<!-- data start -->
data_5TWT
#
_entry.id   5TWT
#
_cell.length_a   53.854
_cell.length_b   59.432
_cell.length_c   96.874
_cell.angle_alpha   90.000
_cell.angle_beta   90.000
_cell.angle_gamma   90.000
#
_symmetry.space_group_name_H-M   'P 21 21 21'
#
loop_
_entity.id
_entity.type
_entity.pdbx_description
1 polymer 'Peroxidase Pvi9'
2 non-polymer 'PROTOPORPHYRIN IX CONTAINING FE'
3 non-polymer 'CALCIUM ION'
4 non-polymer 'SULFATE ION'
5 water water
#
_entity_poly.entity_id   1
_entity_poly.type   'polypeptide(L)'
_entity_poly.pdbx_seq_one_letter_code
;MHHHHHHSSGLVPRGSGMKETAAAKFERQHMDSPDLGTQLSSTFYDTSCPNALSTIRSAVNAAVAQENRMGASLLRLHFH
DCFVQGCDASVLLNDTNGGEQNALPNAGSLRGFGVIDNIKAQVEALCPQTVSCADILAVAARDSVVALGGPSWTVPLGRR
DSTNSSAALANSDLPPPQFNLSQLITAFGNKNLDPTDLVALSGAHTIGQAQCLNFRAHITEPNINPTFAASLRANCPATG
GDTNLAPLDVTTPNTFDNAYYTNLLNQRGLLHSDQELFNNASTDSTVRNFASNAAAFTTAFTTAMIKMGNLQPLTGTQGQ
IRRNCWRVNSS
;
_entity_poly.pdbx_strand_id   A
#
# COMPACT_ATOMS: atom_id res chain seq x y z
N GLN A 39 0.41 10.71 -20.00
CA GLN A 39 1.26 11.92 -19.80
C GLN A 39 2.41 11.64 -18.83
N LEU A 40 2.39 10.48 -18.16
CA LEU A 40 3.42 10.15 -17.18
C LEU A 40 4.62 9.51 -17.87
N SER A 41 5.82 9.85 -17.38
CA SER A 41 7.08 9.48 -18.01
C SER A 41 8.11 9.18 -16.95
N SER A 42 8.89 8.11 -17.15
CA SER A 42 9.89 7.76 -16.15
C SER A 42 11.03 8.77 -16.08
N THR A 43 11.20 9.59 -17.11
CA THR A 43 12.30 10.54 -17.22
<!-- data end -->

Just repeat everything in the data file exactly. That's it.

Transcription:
data_5TWT
#
_entry.id   5TWT
#
_cell.length_a   53.854
_cell.length_b   59.432
_cell.length_c   96.874
_cell.angle_alpha   90.000
_cell.angle_beta   90.000
_cell.angle_gamma   90.000
#
_symmetry.space_group_name_H-M   'P 21 21 21'
#
loop_
_entity.id
_entity.type
_entity.pdbx_description
1 polymer 'Peroxidase Pvi9'
2 non-polymer 'PROTOPORPHYRIN IX CONTAINING FE'
3 non-polymer 'CALCIUM ION'
4 non-polymer 'SULFATE ION'
5 water water
#
_entity_poly.entity_id   1
_entity_poly.type   'polypeptide(L)'
_entity_poly.pdbx_seq_one_letter_code
;MHHHHHHSSGLVPRGSGMKETAAAKFERQHMDSPDLGTQLSSTFYDTSCPNALSTIRSAVNAAVAQENRMGASLLRLHFH
DCFVQGCDASVLLNDTNGGEQNALPNAGSLRGFGVIDNIKAQVEALCPQTVSCADILAVAARDSVVALGGPSWTVPLGRR
DSTNSSAALANSDLPPPQFNLSQLITAFGNKNLDPTDLVALSGAHTIGQAQCLNFRAHITEPNINPTFAASLRANCPATG
GDTNLAPLDVTTPNTFDNAYYTNLLNQRGLLHSDQELFNNASTDSTVRNFASNAAAFTTAFTTAMIKMGNLQPLTGTQGQ
IRRNCWRVNSS
;
_entity_poly.pdbx_strand_id   A
#
# COMPACT_ATOMS: atom_id res chain seq x y z
N GLN A 39 0.41 10.71 -20.00
CA GLN A 39 1.26 11.92 -19.80
C GLN A 39 2.41 11.64 -18.83
N LEU A 40 2.39 10.48 -18.16
CA LEU A 40 3.42 10.15 -17.18
C LEU A 40 4.62 9.51 -17.87
N SER A 41 5.82 9.85 -17.38
CA SER A 41 7.08 9.48 -18.01
C SER A 41 8.11 9.18 -16.95
N SER A 42 8.89 8.11 -17.15
CA SER A 42 9.89 7.76 -16.15
C SER A 42 11.03 8.77 -16.08
N THR A 43 11.20 9.59 -17.11
CA THR A 43 12.30 10.54 -17.22